Politics

Trudeau and Trump discuss speeding up NAFTA talks in meeting at G7

Leaders strike a more positive tone one week after cross-border tiff over tariffs

Posted: June 08, 2018
Last Updated: June 09, 2018

Prime Minister Justin Trudeau greets U.S. President Donald Trump during the official welcoming ceremony at the G7 Leaders Summit in La Malbaie, Que. Friday. The two leaders held an hour-long bilateral meeting later in the day in which they discussed moving NAFTA talks along. (Sean Kilpatrick/Canadian Press)

Prime Minister Justin Trudeau and U.S. President Donald Trump discussed accelerating NAFTA talks during a bilateral meeting at the G7 summit of Friday.

"The prime minister and the president had a very positive, productive meeting and it lasted longer than originally scheduled,"​ a senior government official, speaking on background, told reporters assembled at the G7 summit Friday.

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"They did discuss NAFTA at length and they discussed the future of NAFTA, and I would say they also talked about accelerating the talks."

The reportedly positive tone of the leaders' one-on-one meeting stood in stark contrast to a week of increasingly testy public statements by Trump, following Canada's announcement last week that it would impose $16.6 billion in tariffs against U.S. products on July 1 in retaliation for U.S. tariffs on Canadian steel and aluminum.

But two sources with direct knowledge of the situation told CBC News that Canada has heard this kind of positive rhetoric from Trump before — without seeing results at the NAFTA negotiating table.

One source described Friday's meeting as a "frank" airing of grievances in a "non-emotional setting," adding that Trump appeared surprised that Canada had responded so vehemently to the U.S. tariffs.

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Prime Minister Justin Trudeau and US President Donald Trump held a bilateral meeting on the edges of the G7 Summit in La Malbaie Quebec  1:55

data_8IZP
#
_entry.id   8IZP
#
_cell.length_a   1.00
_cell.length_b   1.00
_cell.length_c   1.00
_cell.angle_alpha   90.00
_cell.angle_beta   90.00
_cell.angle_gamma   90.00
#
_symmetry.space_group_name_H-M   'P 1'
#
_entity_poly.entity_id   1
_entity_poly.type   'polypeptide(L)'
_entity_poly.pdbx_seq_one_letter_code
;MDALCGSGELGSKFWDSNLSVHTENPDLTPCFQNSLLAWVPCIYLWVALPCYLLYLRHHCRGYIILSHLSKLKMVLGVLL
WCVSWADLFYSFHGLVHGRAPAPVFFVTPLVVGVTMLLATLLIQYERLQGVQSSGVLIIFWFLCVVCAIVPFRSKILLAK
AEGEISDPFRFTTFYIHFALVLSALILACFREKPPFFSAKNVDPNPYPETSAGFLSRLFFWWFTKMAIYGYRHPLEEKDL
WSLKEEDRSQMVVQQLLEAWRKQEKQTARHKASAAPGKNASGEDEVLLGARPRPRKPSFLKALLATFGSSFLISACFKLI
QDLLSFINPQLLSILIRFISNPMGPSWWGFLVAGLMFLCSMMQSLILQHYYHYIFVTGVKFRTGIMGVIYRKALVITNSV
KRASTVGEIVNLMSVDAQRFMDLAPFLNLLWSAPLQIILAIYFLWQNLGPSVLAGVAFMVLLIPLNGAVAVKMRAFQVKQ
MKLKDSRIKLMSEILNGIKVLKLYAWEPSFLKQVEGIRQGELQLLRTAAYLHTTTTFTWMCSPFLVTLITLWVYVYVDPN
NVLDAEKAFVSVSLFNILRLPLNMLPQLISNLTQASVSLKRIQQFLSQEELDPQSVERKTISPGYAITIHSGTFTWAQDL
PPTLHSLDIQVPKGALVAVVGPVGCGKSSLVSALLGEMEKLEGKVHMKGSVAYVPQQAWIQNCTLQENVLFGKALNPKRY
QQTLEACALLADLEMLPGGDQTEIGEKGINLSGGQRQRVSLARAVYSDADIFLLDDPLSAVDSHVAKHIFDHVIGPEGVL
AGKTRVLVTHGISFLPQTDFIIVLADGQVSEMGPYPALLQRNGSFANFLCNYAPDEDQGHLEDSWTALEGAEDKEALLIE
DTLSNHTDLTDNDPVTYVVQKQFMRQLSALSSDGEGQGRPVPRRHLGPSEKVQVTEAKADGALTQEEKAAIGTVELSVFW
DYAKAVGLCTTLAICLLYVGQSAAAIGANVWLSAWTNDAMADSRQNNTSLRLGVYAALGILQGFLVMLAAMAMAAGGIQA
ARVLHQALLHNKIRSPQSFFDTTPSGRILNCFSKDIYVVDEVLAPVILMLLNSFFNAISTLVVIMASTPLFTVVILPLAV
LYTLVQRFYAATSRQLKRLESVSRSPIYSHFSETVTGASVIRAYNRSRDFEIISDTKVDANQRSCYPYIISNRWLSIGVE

Before departing Washington for the leaders' summit Friday, Trump took aim at Trudeau and at Canada's supply management system for dairy products, which includes high tariffs on U.S. imports, in comments to U.S. reporters and in a series of tweets.

But in brief remarks to reporters before their bilateral meeting Friday afternoon, Trump seemed to lighten the mood, cracking a joke about Canada dropping all tariffs and claiming that relations between the two countries were perhaps better than they had ever been.

Speaking Friday after the meeting with Trudeau, Trump said he had a positive meeting with the Canadians during which NAFTA was the principal topic of discussion.

"We had a very positive meeting a little while ago on NAFTA. So this is turning out to be an interesting day. But we had a very, very good meeting on NAFTA with Justin and his representatives," Trump said.

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U.S. President Donald Trump is greeted by Prime Minister Justin Trudeau and his wife, Sophie Grégoire Trudeau, as the G7 summit kicks off in Charlevoix, Que., on Friday. (Evan Vucci/Associated Press)
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A demonstrator raises his fist during the G7 summit Friday in Quebec City, where protesters tried to stop leaders and delegates from the G7 nations from reaching a nearby resort for the summit. (Mathieu Belanger/Reuters)
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A pair of couches were set on fire at the entrance to Highway 440, which leads to La Malbaie, in Charlevoix-Est, the site of the meeting, 140 km east of the provincial capital. (Alice Chiche/AFP/Getty Images)
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About 500 protesters marched through Quebec City Thursday night to denounce the neo-liberal policies of the G7 countries. Protests continued Friday morning as leaders of the world's most powerful countries gathered at a nearby resort for the summit. (Daniel Coulombe/CBC)
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A protester throws a flare during Thursday's protest march. (Chris Wattie/Reuters)